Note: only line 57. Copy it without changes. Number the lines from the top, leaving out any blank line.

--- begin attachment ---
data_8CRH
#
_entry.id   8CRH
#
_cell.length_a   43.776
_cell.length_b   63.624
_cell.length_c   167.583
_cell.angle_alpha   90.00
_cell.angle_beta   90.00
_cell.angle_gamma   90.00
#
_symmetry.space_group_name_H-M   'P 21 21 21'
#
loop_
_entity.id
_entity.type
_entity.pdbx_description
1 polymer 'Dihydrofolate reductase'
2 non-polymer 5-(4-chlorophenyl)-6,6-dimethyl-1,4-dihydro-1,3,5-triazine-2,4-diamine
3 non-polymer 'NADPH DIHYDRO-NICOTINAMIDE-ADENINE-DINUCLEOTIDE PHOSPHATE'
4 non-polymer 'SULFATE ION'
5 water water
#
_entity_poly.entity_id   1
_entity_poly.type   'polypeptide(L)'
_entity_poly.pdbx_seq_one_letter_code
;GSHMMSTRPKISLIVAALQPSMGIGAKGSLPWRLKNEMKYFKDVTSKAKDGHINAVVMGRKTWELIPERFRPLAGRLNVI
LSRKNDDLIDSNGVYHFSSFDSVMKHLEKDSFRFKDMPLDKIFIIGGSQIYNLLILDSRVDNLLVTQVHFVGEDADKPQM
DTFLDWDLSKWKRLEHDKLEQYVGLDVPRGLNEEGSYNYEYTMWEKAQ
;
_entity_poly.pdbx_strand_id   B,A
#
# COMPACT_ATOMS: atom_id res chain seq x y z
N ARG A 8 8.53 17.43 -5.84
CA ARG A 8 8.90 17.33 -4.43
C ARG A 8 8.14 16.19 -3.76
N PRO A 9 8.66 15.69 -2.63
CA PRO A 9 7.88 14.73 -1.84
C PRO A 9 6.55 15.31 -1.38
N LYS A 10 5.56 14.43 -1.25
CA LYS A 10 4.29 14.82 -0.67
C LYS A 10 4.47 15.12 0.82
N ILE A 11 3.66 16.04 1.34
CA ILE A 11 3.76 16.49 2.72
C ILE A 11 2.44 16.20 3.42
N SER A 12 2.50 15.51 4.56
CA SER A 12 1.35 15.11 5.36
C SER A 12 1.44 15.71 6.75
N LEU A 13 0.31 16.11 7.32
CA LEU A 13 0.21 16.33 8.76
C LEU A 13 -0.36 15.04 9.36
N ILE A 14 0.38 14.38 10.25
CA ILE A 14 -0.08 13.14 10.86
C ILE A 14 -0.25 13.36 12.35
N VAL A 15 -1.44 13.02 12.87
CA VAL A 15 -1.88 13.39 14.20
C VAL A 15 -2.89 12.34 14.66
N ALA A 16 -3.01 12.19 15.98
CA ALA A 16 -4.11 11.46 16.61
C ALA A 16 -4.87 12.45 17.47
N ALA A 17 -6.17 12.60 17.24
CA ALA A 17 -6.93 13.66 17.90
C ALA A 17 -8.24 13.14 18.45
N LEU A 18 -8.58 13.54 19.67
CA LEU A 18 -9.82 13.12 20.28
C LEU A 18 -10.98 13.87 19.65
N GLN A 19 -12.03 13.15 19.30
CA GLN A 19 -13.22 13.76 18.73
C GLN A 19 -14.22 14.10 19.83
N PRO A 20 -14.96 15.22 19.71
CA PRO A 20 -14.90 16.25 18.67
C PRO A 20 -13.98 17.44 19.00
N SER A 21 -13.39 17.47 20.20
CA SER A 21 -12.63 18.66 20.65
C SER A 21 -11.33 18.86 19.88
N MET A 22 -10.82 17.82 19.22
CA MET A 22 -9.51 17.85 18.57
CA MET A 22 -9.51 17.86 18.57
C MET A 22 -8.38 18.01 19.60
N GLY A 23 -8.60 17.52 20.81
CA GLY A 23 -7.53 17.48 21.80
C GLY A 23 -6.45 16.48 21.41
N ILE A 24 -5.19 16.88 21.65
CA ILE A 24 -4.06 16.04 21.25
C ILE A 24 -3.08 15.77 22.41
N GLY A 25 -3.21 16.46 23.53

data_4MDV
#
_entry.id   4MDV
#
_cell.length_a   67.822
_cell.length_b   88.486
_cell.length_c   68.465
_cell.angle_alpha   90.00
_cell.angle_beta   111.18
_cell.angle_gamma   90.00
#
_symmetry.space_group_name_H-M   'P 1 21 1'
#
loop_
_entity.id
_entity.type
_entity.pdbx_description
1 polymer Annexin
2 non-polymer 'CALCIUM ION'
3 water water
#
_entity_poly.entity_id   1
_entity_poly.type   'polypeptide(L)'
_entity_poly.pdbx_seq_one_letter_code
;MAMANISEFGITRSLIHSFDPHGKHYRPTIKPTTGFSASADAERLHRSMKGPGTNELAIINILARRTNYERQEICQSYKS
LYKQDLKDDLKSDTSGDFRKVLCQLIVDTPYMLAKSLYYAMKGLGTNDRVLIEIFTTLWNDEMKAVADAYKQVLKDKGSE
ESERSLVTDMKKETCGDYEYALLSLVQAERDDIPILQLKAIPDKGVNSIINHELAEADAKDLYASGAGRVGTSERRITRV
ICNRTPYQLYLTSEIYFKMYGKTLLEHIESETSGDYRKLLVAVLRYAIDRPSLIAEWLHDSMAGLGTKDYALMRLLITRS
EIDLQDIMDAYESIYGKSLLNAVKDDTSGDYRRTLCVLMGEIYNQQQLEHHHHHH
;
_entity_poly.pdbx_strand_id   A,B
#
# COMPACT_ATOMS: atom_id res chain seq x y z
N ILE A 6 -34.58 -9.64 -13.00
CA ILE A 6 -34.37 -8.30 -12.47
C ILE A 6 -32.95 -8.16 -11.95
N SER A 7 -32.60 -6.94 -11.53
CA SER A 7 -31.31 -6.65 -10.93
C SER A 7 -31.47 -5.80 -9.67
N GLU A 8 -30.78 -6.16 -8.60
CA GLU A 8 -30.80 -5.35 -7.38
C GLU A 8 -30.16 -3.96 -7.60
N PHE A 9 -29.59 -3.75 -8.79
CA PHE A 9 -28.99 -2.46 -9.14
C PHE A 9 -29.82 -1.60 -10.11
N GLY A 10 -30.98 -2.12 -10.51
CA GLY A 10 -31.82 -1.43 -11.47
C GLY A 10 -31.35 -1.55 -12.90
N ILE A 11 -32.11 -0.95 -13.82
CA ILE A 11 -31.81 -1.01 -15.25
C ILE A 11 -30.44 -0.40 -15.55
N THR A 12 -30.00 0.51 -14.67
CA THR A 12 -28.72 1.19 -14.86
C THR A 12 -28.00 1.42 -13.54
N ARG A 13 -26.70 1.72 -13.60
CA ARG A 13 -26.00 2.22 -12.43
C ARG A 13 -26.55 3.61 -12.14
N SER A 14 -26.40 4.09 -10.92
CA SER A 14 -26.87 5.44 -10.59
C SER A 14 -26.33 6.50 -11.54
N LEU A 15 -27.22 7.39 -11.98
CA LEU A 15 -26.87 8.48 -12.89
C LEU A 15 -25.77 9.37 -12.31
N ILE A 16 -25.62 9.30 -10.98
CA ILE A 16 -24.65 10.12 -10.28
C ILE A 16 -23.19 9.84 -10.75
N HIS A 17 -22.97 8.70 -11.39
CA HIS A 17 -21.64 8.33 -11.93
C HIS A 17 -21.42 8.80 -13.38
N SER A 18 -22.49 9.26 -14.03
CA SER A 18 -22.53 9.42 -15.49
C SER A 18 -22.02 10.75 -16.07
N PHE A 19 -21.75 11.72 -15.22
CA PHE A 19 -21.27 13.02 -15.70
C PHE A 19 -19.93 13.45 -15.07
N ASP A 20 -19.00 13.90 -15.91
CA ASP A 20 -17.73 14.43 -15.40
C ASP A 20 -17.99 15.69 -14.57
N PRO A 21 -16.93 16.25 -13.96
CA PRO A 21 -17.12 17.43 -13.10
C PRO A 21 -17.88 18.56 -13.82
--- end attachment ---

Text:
C VAL A 15 -2.89 12.34 14.66